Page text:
The Sydney tech and startup community has come together to try to make settling in Australia easier, in an “unprecedented” show of support for refugees.
The Techfugees hackathon, hosted by Liverpool Council in the city’s library, saw about 150 founders, entrepreneurs, developers and investors team up with NGOs and refugees to develop numerous ideas and startups to help with this issue.
The event was organised by Annie-Marie Elias, muru-D’s Annie Parker and LanzaTech’s Nicole Williamson and sponsored by Settlement Services International and STARTTS.
It was a “magical” and very powerful weekend, Elias tells StartupSmart.
“The generosity of these people is just crazy and unprecedented – it’s second to none,” she says.
“They’re so capable and achieving massive goals in their own world, but there’s so much need out there. All you have to do is tap them on the shoulder and they’re there.
“The magic was bringing together the tech and startup community with the people affected by this issue.
“It planted a seed in the community, local council and NGOs that they can help refugees in a way that’s better than waiting around for the government to sort this out.”
A new narrative
The weekend began with refugees describing the various problems they faced when trying to settle in Australia and groups then forming to tackle these issues with a tech solution. The refugees mentored and collaborated with each group.
“They were so passionate and so happy that people cared,” Elias says.
“Whatever narrative they hear about refugees, now they have seen a different one.”
The winning idea from the hackathon was Goalify, an online platform to help refugees and case workers set goals for what they want to achieve, and then connect them with the means and information to do so, as well as sending reminders.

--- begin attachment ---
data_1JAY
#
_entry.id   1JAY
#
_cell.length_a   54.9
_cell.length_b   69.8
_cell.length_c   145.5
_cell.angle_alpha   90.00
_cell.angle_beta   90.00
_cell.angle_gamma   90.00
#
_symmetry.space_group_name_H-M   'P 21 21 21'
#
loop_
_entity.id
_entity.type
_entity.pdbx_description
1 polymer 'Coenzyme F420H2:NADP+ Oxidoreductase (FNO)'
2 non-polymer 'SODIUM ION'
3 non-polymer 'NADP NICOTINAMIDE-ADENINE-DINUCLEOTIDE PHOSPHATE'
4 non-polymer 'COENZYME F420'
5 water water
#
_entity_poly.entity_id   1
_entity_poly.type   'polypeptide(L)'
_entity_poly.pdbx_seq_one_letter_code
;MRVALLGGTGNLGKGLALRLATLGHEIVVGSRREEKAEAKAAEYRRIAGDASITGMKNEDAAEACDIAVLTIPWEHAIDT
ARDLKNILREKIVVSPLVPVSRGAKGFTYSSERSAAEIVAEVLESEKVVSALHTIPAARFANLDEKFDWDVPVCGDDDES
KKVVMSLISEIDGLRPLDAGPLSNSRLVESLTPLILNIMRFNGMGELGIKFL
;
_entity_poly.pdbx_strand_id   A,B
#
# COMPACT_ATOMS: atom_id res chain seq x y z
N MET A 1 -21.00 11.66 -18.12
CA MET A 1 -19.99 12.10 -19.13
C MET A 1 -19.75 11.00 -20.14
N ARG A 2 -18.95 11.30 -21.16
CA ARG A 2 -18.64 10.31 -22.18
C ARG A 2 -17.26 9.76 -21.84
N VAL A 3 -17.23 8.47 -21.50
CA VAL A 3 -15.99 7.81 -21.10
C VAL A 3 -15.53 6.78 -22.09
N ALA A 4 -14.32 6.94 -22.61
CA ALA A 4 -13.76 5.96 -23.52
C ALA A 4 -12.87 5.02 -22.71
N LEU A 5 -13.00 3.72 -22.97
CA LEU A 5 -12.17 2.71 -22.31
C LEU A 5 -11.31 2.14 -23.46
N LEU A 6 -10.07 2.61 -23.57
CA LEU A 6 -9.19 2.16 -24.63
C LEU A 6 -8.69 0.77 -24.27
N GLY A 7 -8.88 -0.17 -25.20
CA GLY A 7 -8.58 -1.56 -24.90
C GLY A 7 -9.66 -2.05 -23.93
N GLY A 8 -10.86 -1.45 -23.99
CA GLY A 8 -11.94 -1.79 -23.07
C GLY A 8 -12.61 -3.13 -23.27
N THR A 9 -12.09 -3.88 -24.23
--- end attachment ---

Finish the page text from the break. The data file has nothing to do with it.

The team behind the idea will now receive $10,000 to incubate the idea to launch and mentoring from Pollenizer and Expert360.
Other ideas included a means to connect people with refugees in the community through food, a document and conversations translation service, a social network for learning English and an app to curate local business and services for refugees – an idea that has already been backed by Liverpool Mayor Ned Mannoun and will be launched in the area soon.
Just the beginning
Buoyed by the success of Techfugees, Elias wants to create a national movement of using tech and startup skills for good.
“My mission in life is to hack for social change,” she says.
“We have to generate a series of hacks for social change.”
The trio are already looking to hold a similar Techfugees event in Melbourne and another in Sydney focusing on refugee women and girls, and they’re also looking to tackle other crucial issues.
“Domestic violence is something I think that we can solve differently,” Elias says.
“These tipping point problems that the government is really not cutting it with.”
The group wants the government to get on board with these initiatives too, on the back of its inaugural Policy Hack.
“It’s the way forward and we have to get the government to see it this way,” Elias says.
“We’re not asking for permission but for them to join us. That’ll achieve more than what they’re doing now.
“The government and NGOs alone just can’t do it, we have to bring communities together and leverage the capacity of tech and startups.
“All of us together can get shit done.”
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